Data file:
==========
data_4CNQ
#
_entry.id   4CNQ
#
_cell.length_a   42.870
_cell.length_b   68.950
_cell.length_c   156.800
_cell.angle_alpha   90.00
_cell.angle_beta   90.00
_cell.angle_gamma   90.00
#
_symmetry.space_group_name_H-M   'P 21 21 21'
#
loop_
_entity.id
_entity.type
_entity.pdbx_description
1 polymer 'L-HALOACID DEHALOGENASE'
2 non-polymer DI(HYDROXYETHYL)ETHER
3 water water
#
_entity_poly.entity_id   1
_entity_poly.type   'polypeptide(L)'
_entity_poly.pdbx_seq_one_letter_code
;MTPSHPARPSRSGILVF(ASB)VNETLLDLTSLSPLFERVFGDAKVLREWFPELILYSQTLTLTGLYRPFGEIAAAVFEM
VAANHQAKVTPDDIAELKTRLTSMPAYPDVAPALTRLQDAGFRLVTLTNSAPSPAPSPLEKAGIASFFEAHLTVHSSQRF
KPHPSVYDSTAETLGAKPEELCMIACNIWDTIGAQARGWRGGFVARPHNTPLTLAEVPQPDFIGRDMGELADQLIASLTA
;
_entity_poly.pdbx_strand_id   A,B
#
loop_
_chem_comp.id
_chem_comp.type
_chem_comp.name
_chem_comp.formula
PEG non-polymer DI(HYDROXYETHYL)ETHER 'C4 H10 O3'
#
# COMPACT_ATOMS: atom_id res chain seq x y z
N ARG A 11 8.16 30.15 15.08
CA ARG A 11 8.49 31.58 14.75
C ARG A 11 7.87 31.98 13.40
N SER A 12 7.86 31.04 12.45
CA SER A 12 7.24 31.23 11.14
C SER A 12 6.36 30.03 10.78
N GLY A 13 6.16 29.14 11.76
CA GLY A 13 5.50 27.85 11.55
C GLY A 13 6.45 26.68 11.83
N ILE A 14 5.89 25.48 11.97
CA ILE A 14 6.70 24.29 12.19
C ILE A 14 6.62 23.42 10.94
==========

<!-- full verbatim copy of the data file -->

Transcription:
data_4CNQ
#
_entry.id   4CNQ
#
_cell.length_a   42.870
_cell.length_b   68.950
_cell.length_c   156.800
_cell.angle_alpha   90.00
_cell.angle_beta   90.00
_cell.angle_gamma   90.00
#
_symmetry.space_group_name_H-M   'P 21 21 21'
#
loop_
_entity.id
_entity.type
_entity.pdbx_description
1 polymer 'L-HALOACID DEHALOGENASE'
2 non-polymer DI(HYDROXYETHYL)ETHER
3 water water
#
_entity_poly.entity_id   1
_entity_poly.type   'polypeptide(L)'
_entity_poly.pdbx_seq_one_letter_code
;MTPSHPARPSRSGILVF(ASB)VNETLLDLTSLSPLFERVFGDAKVLREWFPELILYSQTLTLTGLYRPFGEIAAAVFEM
VAANHQAKVTPDDIAELKTRLTSMPAYPDVAPALTRLQDAGFRLVTLTNSAPSPAPSPLEKAGIASFFEAHLTVHSSQRF
KPHPSVYDSTAETLGAKPEELCMIACNIWDTIGAQARGWRGGFVARPHNTPLTLAEVPQPDFIGRDMGELADQLIASLTA
;
_entity_poly.pdbx_strand_id   A,B
#
loop_
_chem_comp.id
_chem_comp.type
_chem_comp.name
_chem_comp.formula
PEG non-polymer DI(HYDROXYETHYL)ETHER 'C4 H10 O3'
#
# COMPACT_ATOMS: atom_id res chain seq x y z
N ARG A 11 8.16 30.15 15.08
CA ARG A 11 8.49 31.58 14.75
C ARG A 11 7.87 31.98 13.40
N SER A 12 7.86 31.04 12.45
CA SER A 12 7.24 31.23 11.14
C SER A 12 6.36 30.03 10.78
N GLY A 13 6.16 29.14 11.76
CA GLY A 13 5.50 27.85 11.55
C GLY A 13 6.45 26.68 11.83
N ILE A 14 5.89 25.48 11.97
CA ILE A 14 6.70 24.29 12.19
C ILE A 14 6.62 23.42 10.94